Metamorphic environments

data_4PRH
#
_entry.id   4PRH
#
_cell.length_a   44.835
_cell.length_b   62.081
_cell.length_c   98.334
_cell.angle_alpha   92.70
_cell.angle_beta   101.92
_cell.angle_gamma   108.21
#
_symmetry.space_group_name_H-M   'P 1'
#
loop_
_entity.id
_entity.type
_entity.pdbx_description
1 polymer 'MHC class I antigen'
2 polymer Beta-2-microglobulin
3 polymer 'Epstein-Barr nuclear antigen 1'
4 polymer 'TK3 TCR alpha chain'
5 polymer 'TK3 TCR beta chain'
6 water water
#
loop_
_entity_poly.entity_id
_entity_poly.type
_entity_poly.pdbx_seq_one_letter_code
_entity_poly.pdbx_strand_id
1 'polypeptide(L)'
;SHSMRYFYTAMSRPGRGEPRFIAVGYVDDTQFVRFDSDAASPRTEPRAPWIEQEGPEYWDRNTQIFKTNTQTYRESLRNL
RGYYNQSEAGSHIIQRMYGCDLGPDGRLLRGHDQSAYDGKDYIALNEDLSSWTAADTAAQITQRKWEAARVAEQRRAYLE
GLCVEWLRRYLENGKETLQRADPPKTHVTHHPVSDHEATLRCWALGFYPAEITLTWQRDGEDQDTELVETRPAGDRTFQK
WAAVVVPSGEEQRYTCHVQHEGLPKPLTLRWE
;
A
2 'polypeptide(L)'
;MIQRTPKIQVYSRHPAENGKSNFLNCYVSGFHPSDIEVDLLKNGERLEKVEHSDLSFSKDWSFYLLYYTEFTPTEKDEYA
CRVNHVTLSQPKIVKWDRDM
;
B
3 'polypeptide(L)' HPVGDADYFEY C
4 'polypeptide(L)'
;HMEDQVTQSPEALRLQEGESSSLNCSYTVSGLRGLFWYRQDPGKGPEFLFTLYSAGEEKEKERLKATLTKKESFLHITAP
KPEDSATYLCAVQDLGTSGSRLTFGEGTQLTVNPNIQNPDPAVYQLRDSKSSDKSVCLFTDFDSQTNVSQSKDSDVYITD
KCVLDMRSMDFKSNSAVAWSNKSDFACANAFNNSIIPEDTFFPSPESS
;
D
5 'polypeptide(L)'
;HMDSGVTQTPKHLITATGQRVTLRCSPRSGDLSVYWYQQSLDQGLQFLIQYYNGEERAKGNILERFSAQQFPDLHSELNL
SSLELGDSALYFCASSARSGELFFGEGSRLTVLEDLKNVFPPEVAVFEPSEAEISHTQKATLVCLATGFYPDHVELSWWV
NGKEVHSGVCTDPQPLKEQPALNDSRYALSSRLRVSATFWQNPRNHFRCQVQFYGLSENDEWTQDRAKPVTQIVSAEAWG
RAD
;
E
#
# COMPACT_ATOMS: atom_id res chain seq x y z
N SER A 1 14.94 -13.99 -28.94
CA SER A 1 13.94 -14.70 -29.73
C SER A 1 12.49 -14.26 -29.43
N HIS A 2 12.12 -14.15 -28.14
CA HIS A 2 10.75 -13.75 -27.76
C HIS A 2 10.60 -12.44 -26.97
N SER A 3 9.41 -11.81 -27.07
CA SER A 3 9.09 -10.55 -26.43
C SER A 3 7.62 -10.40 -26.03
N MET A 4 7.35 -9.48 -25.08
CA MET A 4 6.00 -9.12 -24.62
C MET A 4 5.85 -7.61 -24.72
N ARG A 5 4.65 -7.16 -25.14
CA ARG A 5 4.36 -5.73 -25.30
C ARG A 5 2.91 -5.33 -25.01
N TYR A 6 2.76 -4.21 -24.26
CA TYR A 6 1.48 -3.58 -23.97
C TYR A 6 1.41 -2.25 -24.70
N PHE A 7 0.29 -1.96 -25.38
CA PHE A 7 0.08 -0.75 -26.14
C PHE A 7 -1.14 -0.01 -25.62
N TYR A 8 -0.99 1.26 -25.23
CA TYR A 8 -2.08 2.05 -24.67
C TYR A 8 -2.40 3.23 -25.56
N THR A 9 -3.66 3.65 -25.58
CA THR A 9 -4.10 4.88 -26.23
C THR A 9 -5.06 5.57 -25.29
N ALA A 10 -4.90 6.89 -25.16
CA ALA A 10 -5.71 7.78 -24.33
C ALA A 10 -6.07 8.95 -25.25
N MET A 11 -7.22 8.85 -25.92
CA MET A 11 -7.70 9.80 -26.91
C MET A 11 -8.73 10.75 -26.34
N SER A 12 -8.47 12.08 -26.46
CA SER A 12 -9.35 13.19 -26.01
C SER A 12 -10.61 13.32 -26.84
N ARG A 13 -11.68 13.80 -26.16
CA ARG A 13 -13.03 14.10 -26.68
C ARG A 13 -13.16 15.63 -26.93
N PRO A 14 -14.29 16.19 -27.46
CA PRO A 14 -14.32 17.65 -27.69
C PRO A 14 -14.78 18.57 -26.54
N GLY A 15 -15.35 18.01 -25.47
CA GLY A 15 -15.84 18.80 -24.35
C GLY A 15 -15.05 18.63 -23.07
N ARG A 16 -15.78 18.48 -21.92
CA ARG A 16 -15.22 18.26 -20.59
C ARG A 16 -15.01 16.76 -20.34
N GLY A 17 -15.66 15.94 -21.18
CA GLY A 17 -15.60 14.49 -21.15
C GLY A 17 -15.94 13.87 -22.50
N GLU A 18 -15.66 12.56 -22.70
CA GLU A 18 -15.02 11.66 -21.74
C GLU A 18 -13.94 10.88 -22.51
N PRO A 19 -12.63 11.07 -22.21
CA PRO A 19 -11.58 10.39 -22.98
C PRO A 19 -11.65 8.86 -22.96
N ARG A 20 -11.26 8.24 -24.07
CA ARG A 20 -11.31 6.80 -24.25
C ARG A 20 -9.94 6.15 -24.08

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Chapter Lecture Earth: An Introduction to Physical Geology Eleventh Edition Metamorphism and Metamorphic Rocks Tarbuck and Lutgens © 2014 Pearson Education, Inc Metamorphism © 2014 Pearson Education, Inc Rock Environments © 2014 Pearson Education, Inc Metamorphic Environments © 2014 Pearson Education, Inc What Is Metamorphism? Metamorphism Changes rock via temperatures and/or pressures unlike those in which it initially formed All metamorphic rocks have a parent rock (the rock from which it formed) Parent rocks can be igneous, sedimentary, or other metamorphic rocks © 2014 Pearson Education, Inc Metamorphic Grade Change occurring during metamorphism Progresses from low grade (low temperatures and pressures) to high grade (high temperatures and pressures) • During metamorphism, the rock must remain essentially solid © 2014 Pearson Education, Inc Metamorphic Grade © 2014 Pearson Education, Inc What Drives Metamorphism? Heat Most important agent Two sources of heat: Geothermal gradient: an increase in temperature with depth (about 25o C per kilometer) Contact metamorphism: rising mantle plumes © 2014 Pearson Education, Inc What Drives Metamorphism? Confining Pressure Forces are applied equally in all directions Causes the spaces between mineral grains to close © 2014 Pearson Education, Inc What Drives Metamorphism? Differential Stress Forces are unequal in different directions Compressional stress Rocks are squeezed as if in a vice Shortened in one direction and elongated in the other direction © 2014 Pearson Education, Inc Common Metamorphic Rocks © 2014 Pearson Education, Inc Metamorphic Environments Contact or Thermal Metamorphism Results from a rise in temperature when magma invades a host rock Occurs in the upper crust (low pressure, high temperature) The zone of alteration (aureole) forms in the rock surrounding the magma © 2014 Pearson Education, Inc Contact Metamorphism © 2014 Pearson Education, Inc Contact Metamorphism © 2014 Pearson Education, Inc Metamorphic Environments Hydrothermal Metamorphism Chemical alteration caused by hot, ion-rich fluids circulating through pore spaces and rock fractures Typically occurs along the axes of mid-ocean ridges © 2014 Pearson Education, Inc Hydrothermal Metamorphism Along a Mid-Ocean Ridge © 2014 Pearson Education, Inc Metamorphic Environments Burial Metamorphism Associated with very thick sedimentary strata in a subsiding basin Gulf of Mexico is an example Subduction Zone Metamorphism Sediments and oceanic crust are subducted fast enough that pressure increases before temperature © 2014 Pearson Education, Inc Metamorphic Environments Regional Metamorphism Creates the most metamorphic rock Associated with mountain building and the collision of continental blocks © 2014 Pearson Education, Inc Regional Metamorphism © 2014 Pearson Education, Inc Metamorphic Environments Impact Metamorphism Occurs when meteorites strike Earth’s surface Product of these impacts are fused fragmented rock plus glass-rich ejecta that resemble volcanic bombs Called impactiles © 2014 Pearson Education, Inc Impact Metamorphism © 2014 Pearson Education, Inc Textural Variations Caused by Regional Metamorphism © 2014 Pearson Education, Inc Migmatites Rocks that have been partially melted Represent the highest grades of metamorphism Transitional to igneous rocks © 2014 Pearson Education, Inc Metamorphic Zones and Index Minerals © 2014 Pearson Education, Inc End of Chapter © 2014 Pearson Education, Inc [...]... Common Metamorphic Rocks Nonfoliated Rocks Quartzite Formed from a parent rock of quartz-rich sandstone Quartz grains are fused together Pure quartzite is white Iron oxide may produce reddish or pink stains Dark minerals may produce green or gray stains © 2014 Pearson Education, Inc Quartzite © 2014 Pearson Education, Inc Common Metamorphic Rocks © 2014 Pearson Education, Inc Metamorphic Environments. .. Metamorphism © 2014 Pearson Education, Inc Metamorphic Environments Hydrothermal Metamorphism Chemical alteration caused by hot, ion-rich fluids circulating through pore spaces and rock fractures Typically occurs along the axes of mid-ocean ridges © 2014 Pearson Education, Inc Hydrothermal Metamorphism Along a Mid-Ocean Ridge © 2014 Pearson Education, Inc Metamorphic Environments Burial Metamorphism Associated... Education, Inc Common Metamorphic Rocks Foliated Rocks Schist Medium- to coarse-grained Parent rock is shale that has undergone medium- to high-grade metamorphism The term schist describes the texture Platy minerals (mainly micas) predominate Can also contain porphyroblasts © 2014 Pearson Education, Inc Common Metamorphic Rocks Foliated Rocks Gneiss Medium- to coarse-grained metamorphic rock with... minerals © 2014 Pearson Education, Inc Metamorphic Textures - Foliated Rock or slaty cleavage Split into thin slabs Low-grade metamorphism © 2014 Pearson Education, Inc Metamorphic Textures -Foliated Schistosity Platy minerals (mica) are visible Exhibit a planar or layered structure Rocks having this texture are referred to as schist © 2014 Pearson Education, Inc Metamorphic Textures - Foliated Gneissic... High-grade metamorphism, segregation of minerals into light and dark bands Metamorphic rocks with this texture are called gneiss Gneiss does not split as easily as slates and schists © 2014 Pearson Education, Inc Metamorphic Textures - Nonfoliated Nonfoliated composed of minerals that lack layering/foliation © 2014 Pearson Education, Inc Metamorphic Textures - Porphyroblastic Porphyroblastic textures Large... (porphyroblasts) surrounded by a finegrained matrix of other minerals © 2014 Pearson Education, Inc Common Metamorphic Rocks Foliated Rocks Slate Very fine-grained Excellent rock cleavage Most often generated from low-grade metamorphism of shale, mudstone, or siltstone © 2014 Pearson Education, Inc Common Metamorphic Rocks Foliated Rocks Phyllite Degree of metamorphism between slate and schist Platy minerals... appearance The result of high-grade metamorphism Composed of light-colored, feldspar-rich layers with bands of dark ferromagnesian minerals © 2014 Pearson Education, Inc Increasing Metamorphic Grade © 2014 Pearson Education, Inc Common Metamorphic Rocks Nonfoliated Rocks Marble Crystalline rock from limestone or dolostone parent rock Main mineral is calcite Calcite is relatively soft (3 on the Mohs scale)